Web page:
– Uluru (Ayers Rock, Australia).
– The cacti forests of Baja California (Mexico).
– The fynbos plant kingdom (South Africa).
– Mount Everest (Nepal, Tibet).

Actually, I have a list of my 10 Favorite things. It seems to never be finished.

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What can you tell us about the travel as a human experience?
For me, the greatest impression is always coming home again. It is only when I returned that I realized how much I have changed. Second to that is the stories of how I have inspired people that I met.
The longer answer is that I finally did discover that meaning to life and happiness. In part, I learned to that I create my own life and am responsible for my own emotions. On a deeper level, I discovered that we are all the same. That sounds cliché until you have the experience.

Here is an excerpt from my book:

“One mystery was that everywhere I went, sometimes dozens of times per day, people asked me the same questions. Most had never read a newspaper or watched television; some had never seen a foreigner, heard of America, or even knew in which country they lived. It was a fascinating mystery. How could all these people (regardless of age, race, gender, culture or any other factor) be asking the same questions in the same order? Then serendipity smiled and I realized that it was a key to human nature. People everywhere are fundamentally the same: we all have fears and doubts; and we all have hopes and dreams. The questions people asked me were evidence that we are all on a similar journey: traveling a path from struggle and survival, learning to befriend our fears, through a quest for meaning and happiness, and ultimately seeking peace and enlightenment”.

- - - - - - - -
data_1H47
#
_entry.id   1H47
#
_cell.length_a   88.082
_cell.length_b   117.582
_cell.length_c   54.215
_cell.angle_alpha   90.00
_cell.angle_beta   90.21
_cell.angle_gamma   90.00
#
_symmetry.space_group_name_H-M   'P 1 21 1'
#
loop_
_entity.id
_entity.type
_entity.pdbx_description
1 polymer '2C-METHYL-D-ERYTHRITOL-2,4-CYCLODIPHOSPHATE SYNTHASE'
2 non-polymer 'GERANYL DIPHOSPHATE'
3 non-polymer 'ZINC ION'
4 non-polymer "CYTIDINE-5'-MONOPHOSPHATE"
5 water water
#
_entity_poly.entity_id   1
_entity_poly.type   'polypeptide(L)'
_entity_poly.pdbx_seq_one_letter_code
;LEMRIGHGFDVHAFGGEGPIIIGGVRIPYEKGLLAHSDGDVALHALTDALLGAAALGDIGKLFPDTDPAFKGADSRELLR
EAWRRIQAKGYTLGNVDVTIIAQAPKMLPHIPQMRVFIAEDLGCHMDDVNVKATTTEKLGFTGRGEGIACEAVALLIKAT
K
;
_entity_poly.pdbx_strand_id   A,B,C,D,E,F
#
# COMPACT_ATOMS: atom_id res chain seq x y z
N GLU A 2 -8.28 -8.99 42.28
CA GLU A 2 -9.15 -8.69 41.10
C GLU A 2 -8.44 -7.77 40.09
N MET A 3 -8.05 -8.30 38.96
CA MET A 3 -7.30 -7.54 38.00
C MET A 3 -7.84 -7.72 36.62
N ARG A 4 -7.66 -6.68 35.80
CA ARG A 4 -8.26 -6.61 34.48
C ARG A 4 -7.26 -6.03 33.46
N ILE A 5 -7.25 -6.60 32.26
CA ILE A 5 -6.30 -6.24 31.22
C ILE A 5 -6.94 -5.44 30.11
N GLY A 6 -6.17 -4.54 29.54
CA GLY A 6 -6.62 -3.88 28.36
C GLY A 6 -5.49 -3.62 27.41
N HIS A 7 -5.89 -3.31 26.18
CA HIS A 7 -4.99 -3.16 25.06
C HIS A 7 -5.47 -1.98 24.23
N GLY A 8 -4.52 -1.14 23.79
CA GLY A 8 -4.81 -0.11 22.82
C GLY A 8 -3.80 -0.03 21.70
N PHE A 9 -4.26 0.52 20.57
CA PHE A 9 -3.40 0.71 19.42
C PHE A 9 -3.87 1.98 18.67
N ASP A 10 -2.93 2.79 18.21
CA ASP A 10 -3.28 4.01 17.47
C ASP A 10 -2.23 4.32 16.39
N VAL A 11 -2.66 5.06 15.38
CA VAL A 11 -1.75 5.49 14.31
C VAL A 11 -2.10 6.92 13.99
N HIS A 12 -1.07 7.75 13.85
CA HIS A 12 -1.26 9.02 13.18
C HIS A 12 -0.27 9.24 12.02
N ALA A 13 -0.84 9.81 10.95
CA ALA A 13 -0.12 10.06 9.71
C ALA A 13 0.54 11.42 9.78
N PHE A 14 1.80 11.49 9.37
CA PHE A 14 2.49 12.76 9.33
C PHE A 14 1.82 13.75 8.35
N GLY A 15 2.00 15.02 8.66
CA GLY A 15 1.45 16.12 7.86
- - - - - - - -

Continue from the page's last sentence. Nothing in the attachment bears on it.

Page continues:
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Tell us about the music that takes you (figuratively speaking ) to your rides 
I don’t listen to music when I ride. I do like to listen to the birds and rivers and pounding surf of the ocean. Anything but cars.

What about your equipment. What bicycle do you usually travel with?
I used a Gunnar Mountain bike, Brooks Saddle, Ortlieb Panniers, Schwalbe MarathonTires.
Supply list:

Any suggestion for people thinking about starting in the bike touring arena?
Don’t over think it. Go for an overnight camping trip to start. For longer tours, you will get on shape and modify your bicycle kit as you go.

Share with us about your website
My motivation for traveling was to find happiness and the meaning of life. I feel I found that and so much more. My website, however, has always been about more than just me. For over 15 years we have welcomed everybody to share inspirational stories of their journeys.  Here’s an excerpt:

“Our vision is to inspire people to embrace their fears and turn their dreams into reality.
No matter what you call it — the hero’s journey, wanderlust, walkabout, vision quest, coming-of-age ritual, a once-in-a-lifetime adventure, spiritual awakening, enlightenment, the travel bug, voyage into the unknown, self-transcendence — or simply hope — whether your journey is to travel the world, bake cupcakes or sweep streets — this is our exploration of life and the human spirit”.

You have written a book about your  travels, right?
Yes. My boook is called Falling Uphill. I think your readers would like to know. There is also a children’s Spanish version: Cayendo Hacia Arriba.